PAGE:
- The Washington Times - Thursday, February 20, 2003

This month, Bill Clinton has been bouncing from one camera to the next, from one media forum to another revising history along the way, and preaching what his administration never practiced. We separate fact from Mr. Clinton's fiction.
On Iraq, with NBC's Katie Couric: "If we have to go without another U.N. resolution if we have to go and European powers or Russia or China are vocally opposed to this then there will always be the suggestion that this was, in effect, a pre-emptive strike. … We've never done that. And Democratic powers normally wait to get hit before they hit."
The facts: On Dec. 16, 1998, without U.N. approval indeed, in the face of pronounced objections from U.N. Security Council members France, Russia and China the United States joined Britain in a four-day strike against Iraq. At the time, Mr. Clinton justified the attack because a report by U.N. weapons inspectors determined that Iraq had failed to "provide the full cooperation it promised."
Nor did Mr. Clinton seek U.N. approval before the United States and its NATO partners began bombing to protect Bosnian Muslims in 1995.
Four years later, Mr. Clinton again ignored the United Nations when he persuaded NATO to embark on a sustained bombing campaign of Yugoslavia to protect Muslims in Kosovo.
On North Korea, with CNN's Larry King, Mr. Clinton says his administration succeeded in ending North Korea's nuclear-weapons program using plutonium. "It turns out they had this smaller laboratory program to develop a nuclear bomb with enriched uranium," he later told Mr. King, as if he had only learned about the uranium gambit when North Korea admitted it last fall.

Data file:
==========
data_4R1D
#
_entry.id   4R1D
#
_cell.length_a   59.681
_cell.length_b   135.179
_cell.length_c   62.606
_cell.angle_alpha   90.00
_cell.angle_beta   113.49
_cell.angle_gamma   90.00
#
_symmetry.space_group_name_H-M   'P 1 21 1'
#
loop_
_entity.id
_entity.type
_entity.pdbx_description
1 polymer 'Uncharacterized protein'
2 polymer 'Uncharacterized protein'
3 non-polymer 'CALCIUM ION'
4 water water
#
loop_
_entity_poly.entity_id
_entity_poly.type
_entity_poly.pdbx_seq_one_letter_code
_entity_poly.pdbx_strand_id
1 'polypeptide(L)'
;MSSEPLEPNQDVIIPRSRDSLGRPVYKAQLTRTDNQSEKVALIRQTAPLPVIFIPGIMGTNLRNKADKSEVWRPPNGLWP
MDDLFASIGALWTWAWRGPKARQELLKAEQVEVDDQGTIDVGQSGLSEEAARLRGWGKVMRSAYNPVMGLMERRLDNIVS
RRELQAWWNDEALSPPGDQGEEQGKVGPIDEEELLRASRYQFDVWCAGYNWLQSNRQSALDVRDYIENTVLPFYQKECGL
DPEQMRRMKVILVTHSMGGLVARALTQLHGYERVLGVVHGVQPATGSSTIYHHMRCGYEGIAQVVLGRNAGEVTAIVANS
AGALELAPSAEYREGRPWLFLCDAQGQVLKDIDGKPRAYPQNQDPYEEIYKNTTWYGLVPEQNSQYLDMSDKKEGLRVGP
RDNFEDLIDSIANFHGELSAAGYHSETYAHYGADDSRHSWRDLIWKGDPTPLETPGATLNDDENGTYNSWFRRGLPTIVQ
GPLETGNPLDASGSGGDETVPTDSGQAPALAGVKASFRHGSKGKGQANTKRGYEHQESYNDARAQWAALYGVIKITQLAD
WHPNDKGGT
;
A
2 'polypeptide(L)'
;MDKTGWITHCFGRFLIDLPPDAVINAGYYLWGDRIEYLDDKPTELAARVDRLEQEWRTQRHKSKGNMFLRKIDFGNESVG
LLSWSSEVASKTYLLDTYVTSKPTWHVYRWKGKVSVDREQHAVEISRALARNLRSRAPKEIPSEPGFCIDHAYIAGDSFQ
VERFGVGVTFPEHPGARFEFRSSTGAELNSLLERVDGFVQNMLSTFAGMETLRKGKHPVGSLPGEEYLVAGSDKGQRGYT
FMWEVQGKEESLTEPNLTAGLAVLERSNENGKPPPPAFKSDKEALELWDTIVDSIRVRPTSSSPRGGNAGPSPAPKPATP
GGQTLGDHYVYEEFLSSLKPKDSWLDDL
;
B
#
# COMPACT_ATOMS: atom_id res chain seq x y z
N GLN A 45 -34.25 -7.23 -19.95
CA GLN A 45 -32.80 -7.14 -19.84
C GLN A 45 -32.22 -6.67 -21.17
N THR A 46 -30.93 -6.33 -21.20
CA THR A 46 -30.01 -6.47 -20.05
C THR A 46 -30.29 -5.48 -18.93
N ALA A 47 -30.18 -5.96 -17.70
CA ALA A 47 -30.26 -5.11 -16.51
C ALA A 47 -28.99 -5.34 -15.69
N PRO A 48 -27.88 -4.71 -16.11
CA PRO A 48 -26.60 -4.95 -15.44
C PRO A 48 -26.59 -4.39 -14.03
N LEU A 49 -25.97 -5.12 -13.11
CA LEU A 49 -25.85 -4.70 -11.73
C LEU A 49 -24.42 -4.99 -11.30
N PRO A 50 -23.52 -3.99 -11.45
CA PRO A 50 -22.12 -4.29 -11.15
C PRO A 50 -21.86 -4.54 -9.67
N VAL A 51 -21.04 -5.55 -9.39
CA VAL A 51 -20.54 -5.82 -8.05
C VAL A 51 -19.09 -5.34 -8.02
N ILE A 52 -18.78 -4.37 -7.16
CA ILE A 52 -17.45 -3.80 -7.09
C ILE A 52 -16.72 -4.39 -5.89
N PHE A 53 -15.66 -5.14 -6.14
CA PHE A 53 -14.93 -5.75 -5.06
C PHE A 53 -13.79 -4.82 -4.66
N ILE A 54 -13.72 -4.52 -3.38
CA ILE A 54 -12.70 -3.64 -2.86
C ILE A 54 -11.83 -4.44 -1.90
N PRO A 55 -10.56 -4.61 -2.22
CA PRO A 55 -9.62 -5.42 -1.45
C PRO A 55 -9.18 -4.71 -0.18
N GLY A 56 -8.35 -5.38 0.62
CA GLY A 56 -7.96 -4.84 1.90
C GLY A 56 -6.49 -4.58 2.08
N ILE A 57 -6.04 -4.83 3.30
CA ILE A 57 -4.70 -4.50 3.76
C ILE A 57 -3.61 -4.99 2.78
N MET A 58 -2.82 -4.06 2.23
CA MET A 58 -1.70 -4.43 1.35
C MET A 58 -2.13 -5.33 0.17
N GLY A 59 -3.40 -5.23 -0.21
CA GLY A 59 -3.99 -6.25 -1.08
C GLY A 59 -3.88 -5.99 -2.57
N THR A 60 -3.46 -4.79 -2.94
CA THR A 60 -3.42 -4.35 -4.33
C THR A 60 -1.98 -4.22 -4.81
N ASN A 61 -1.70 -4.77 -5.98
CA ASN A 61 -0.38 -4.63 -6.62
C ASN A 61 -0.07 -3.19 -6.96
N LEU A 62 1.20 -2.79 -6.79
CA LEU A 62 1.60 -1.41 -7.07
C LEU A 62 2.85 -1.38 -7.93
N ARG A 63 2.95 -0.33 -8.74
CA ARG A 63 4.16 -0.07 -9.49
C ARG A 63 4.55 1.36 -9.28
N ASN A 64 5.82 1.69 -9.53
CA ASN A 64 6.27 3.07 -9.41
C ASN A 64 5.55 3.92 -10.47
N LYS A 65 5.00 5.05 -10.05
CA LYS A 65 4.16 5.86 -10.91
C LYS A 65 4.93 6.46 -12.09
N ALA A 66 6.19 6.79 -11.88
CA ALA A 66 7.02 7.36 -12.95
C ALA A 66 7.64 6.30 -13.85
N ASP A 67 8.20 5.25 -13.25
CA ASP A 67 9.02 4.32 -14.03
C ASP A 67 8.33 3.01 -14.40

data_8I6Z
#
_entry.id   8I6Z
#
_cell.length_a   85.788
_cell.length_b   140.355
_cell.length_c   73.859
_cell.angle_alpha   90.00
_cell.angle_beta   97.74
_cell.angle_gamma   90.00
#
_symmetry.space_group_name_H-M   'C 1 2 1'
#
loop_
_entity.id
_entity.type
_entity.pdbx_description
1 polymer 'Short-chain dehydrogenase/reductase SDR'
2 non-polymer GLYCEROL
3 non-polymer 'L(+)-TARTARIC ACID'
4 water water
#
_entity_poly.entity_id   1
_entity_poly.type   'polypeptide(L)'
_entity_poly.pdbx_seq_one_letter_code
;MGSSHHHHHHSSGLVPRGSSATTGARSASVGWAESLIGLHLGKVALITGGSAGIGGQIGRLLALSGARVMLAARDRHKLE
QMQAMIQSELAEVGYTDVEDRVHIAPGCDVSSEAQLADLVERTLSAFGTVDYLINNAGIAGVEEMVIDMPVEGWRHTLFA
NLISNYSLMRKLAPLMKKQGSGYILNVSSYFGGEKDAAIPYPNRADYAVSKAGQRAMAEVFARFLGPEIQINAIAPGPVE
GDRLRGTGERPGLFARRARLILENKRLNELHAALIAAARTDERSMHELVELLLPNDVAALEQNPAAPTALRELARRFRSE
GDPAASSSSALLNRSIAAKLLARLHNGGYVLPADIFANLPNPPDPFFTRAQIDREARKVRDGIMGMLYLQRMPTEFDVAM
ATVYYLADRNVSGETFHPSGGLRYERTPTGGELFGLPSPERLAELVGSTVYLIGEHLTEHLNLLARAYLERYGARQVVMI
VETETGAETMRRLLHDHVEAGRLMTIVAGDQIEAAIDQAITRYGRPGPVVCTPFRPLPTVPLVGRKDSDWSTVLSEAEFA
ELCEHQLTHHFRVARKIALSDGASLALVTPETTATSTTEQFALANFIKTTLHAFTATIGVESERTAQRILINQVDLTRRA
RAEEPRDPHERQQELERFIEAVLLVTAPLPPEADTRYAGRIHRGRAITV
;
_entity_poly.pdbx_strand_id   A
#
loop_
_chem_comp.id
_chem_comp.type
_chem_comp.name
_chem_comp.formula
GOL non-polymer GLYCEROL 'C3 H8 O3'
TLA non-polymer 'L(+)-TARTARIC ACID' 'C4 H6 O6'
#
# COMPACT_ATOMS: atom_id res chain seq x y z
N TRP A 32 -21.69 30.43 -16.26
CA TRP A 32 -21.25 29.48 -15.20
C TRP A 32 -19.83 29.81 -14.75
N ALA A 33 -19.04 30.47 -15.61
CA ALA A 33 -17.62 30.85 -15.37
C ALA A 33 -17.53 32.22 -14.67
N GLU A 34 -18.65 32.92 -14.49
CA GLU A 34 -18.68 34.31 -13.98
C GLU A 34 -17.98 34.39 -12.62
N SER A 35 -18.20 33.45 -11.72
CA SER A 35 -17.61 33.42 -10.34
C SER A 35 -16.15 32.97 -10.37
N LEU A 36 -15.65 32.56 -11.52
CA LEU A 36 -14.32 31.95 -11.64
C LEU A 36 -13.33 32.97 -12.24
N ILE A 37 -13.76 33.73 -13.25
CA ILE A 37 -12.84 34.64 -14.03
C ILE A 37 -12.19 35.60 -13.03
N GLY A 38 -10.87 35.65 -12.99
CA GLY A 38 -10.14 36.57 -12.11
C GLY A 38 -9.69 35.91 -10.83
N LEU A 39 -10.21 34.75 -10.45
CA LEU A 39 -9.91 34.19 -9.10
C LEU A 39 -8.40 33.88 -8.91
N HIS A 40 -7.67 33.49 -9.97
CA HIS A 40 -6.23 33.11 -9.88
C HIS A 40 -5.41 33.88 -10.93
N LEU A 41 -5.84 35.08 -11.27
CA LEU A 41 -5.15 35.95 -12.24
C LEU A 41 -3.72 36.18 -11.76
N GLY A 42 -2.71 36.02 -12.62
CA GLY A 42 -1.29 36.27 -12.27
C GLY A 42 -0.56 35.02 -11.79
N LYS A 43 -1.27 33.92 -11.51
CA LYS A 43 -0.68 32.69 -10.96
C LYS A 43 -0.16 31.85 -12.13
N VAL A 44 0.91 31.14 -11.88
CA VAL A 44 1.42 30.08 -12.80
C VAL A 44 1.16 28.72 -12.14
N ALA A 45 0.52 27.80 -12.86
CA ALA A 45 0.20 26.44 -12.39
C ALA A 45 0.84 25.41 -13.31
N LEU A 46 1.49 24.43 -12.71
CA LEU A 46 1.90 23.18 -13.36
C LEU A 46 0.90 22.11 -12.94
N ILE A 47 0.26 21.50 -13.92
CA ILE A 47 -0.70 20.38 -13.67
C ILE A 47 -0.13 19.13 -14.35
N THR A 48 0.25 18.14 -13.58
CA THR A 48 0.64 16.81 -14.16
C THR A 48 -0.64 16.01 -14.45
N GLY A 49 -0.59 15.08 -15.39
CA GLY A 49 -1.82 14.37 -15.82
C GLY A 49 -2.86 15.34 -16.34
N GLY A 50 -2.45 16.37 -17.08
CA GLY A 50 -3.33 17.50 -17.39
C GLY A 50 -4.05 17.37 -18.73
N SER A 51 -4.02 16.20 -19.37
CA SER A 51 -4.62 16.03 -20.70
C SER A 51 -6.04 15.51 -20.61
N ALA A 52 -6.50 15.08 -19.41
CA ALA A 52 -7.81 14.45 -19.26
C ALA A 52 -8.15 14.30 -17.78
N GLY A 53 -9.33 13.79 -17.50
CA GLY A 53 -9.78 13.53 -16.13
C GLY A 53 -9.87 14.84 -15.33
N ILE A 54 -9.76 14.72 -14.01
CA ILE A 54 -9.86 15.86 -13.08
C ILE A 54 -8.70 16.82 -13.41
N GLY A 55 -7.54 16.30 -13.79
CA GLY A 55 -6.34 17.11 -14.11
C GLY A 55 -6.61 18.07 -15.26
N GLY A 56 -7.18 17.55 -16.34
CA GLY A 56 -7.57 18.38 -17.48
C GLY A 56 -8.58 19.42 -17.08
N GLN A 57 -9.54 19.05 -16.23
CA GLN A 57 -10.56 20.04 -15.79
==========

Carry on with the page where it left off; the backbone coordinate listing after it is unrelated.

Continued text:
The facts: 1998 newspaper accounts, citing Clinton administration intelligence sources, reported fears that the North Koreans were "pursuing nuclear-weapons activities" in a "huge underground construction complex." Moreover, the Clinton administration officially acknowledged these concerns in its fiscal 2001 budget, noting that energy assistance to North Korea would be forthcoming only if North Korea (1) "is not seeking to develop or acquire the capability to enrich uranium" and (2) "is complying with its obligations under the agreement regarding access to suspect underground construction."
On counterterrorism, Mrs. Couric asked Mr. Clinton if he ever kicked himself "for not doing more about al Qaeda and Osama bin Laden." Mr. Clinton incomprehensibly replied, "I don't know what else I could have done. I I did everything I thought I could."
The facts: In 2001, eight years after Islamic terrorists first tried to take down the World Trade Center, the Rudman-Hart report concluded: "America faces extraordinary new dangers for which we are not prepared."
Promoting self-serving revisionism, Mr. Clinton's media blitz has offered no worthwhile insights on the great issues of the day.


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